Paving of South Tacoma Way will occur Wednesday (May 24) and Thursday (May 25) at state Route 512 and 96th Street.
Expect traffic delays during the work, which will happen from 7 pm to 5 am both days. Access to SR512 will be closed between 11 pm and 5 am and detour routes will be in place.
This is the final paving of the project.
Click the letter for more information about road proejcts in Lakewood.
Interactive map of current and future road proejcts in Lakewood
In its continuing public education campaign around the fast trains scheduled to speed through Lakewood later this year, the state Department of Transportation has planned a free public event Sunday at Clover Park Technical College.
The train safety event will feature fun activities for kids and adults, including a LEGO play area, model train display, mini train rides for kids and information about the new train route through the city, Joint Base Lewis-McChord and DuPont.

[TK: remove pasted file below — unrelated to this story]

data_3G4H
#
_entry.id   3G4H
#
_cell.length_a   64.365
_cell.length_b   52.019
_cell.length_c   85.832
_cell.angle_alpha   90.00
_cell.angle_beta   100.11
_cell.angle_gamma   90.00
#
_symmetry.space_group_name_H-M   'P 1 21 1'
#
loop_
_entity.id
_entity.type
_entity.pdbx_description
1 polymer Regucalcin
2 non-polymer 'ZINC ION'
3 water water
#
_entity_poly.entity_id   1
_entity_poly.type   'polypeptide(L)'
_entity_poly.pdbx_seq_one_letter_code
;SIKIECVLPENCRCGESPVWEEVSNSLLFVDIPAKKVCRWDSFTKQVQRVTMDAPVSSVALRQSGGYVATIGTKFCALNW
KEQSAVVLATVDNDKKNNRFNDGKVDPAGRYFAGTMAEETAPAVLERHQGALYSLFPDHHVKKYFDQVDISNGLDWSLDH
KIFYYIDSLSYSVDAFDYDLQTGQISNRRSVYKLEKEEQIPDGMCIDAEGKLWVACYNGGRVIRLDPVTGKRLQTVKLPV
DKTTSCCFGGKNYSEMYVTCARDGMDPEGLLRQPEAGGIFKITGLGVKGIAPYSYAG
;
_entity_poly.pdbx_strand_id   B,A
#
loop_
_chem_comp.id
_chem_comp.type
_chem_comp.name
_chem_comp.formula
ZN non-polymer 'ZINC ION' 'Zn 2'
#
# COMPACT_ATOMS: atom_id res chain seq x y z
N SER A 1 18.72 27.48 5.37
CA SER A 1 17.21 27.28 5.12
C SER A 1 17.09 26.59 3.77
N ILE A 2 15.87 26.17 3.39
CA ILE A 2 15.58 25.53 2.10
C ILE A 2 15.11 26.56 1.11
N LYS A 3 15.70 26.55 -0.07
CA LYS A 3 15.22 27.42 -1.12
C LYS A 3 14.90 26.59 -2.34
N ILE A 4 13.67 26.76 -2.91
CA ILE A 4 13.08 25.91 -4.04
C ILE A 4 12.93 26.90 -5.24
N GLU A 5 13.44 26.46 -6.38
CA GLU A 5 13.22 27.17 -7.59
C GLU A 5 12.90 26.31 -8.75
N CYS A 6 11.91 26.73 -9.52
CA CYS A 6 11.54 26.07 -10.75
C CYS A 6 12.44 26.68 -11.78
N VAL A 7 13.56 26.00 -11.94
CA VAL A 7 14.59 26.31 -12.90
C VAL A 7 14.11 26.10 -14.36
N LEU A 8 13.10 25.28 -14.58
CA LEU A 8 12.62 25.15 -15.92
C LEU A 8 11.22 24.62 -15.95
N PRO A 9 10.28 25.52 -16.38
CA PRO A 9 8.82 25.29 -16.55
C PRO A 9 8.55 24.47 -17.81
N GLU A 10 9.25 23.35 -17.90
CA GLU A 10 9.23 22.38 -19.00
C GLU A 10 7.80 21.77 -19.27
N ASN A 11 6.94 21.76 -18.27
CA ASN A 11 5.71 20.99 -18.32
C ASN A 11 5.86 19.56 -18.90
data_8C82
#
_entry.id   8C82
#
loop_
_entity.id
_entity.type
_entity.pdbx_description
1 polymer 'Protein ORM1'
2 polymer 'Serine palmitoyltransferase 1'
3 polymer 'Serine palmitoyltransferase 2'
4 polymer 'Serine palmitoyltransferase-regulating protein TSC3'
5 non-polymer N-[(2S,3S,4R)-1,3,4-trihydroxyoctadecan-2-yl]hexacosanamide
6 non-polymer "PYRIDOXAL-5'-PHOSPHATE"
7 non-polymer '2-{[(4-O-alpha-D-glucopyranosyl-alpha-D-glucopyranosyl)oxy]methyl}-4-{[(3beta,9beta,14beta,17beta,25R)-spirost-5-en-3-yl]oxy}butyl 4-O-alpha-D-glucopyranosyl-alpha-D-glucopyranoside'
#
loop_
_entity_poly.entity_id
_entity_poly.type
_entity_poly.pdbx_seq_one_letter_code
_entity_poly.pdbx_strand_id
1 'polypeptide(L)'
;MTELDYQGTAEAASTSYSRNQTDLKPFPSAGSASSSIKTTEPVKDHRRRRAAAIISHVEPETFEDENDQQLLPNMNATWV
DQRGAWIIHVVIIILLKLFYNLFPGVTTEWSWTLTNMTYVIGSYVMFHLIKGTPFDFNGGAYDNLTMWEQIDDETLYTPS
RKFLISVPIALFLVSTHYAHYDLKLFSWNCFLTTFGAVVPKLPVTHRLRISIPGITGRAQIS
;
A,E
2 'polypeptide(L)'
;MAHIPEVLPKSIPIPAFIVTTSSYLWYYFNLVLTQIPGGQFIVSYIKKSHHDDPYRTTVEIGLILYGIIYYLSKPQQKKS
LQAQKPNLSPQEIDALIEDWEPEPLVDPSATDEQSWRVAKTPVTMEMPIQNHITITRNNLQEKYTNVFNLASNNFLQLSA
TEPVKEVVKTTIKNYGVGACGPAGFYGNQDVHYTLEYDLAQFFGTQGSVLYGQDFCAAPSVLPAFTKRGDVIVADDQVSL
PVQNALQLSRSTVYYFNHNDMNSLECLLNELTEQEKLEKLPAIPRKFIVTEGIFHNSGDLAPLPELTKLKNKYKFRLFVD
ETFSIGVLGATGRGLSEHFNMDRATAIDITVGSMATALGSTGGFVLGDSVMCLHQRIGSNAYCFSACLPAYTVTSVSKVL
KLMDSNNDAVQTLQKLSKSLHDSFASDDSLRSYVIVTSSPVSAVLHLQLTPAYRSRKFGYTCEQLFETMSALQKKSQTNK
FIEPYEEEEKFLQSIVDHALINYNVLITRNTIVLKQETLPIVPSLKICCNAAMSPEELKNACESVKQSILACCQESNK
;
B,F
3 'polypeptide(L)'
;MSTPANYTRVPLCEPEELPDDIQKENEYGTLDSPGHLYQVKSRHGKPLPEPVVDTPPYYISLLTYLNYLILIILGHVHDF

There will be drawings and prizes included autographed footballs by Seattle Seahawks wide receiver Doug Baldwin, Seahawks gear and train sets for kids. Baldwin is scheduled to make an appearance and will be on hand to talk about the importance of staying away from train tracks.
The event is free and will be held in the McGavick Conference Center, 4500 Steilacoom Boulevard SE.
Federal, state and local elected officials joined Joint Base Lewis-McChord senior leaders and South Sound business owners at the Eagles Pride Golf Course May 11, 2017 for the SouthSound Military & Communities Partnership Elected Officials Council meeting.
The big moment came near the end when leaders from the state, JBLM, Pierce County and city signed an agreement signifying a commitment to executing a long range plan that will restore 206 acres of land known as the North Clear Zone north of McChord Field to an uninhabited state.